only where necessary in criminal cases, to control infectious disease, or
in wartime. In practice citizens travel widely and often.
The Constitution provides for a right of political asylum for foreigners
and stateless persons "who are persecuted for their stand on human rights
and fundamental freedoms." The Government cooperates with the Office of
the United Nations High Commissioner for Refugees and other humanitarian
organization in assisting refugees. The Government provides first asylum
(or "temporary protection") to refugees but on a very limited basis in
recent years. There were no reports that the Government forcibly returned
any refugees against their will to a country where they feared
Section 3 Respect for Political Rights: The Right of Citizens to Change
Citizens have the right to change their government, voting by secret ballot
on the basis of universal suffrage. Slovenia has a mixed parliamentary and
presidential system. The President proposes a candidate to the legislature
for confirmation as Prime Minister, after consultations with the leaders of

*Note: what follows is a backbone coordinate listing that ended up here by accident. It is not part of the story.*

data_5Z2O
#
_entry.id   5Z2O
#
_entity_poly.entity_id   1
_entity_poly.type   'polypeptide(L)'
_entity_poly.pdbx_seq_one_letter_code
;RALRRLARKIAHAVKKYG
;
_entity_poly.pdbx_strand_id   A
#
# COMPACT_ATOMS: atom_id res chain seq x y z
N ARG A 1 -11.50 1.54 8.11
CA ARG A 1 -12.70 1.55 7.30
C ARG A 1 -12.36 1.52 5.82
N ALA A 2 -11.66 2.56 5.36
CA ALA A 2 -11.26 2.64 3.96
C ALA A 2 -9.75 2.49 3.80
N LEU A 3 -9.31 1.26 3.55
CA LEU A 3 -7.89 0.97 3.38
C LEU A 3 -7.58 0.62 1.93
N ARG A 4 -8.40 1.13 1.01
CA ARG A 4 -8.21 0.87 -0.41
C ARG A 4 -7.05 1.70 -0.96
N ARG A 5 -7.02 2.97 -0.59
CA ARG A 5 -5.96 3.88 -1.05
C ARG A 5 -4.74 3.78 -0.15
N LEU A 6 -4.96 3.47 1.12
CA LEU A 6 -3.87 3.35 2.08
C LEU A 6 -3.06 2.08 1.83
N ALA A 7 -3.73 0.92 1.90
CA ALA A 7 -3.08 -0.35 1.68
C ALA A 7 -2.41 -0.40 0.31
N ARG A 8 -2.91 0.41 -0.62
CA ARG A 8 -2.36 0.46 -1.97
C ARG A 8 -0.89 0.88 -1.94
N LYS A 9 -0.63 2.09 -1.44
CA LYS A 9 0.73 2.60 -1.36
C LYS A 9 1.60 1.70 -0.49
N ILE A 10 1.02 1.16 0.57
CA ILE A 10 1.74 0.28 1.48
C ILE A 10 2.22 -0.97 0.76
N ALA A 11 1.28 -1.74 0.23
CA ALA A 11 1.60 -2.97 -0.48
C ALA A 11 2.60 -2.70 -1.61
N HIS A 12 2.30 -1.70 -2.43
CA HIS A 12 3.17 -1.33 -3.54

the political parties in the State Assembly.
No restrictions hinder the participation of women or minorities in
politics. Of the 90 members of Parliament, 8 are women. There are no
women in the Cabinet. The Prime Minister's Office has an active agency for
monitoring and promoting the participation by women in public
The Constitution stipulates that the Italian and Hungarian ethnic
communities are each entitled to at least one representative in the
Assembly, regardless of their population.
Section 4 Governmental Attitude Regarding International and
Nongovernmental Investigation of Alleged Violations of Human
Independent human rights monitoring groups promote respect for human rights
and freedoms and freely investigate complaints about violations. The
Government places no obstacles in the way of investigations by
international or local human rights groups.
A government-appointed but nominally independent ombudsman deals with human
rights problems, including so-called "economic rights." The incumbent
generally is regarded as fair, but some see him as unable to probe too
deeply into sensitive issues because of his overt links to the Government.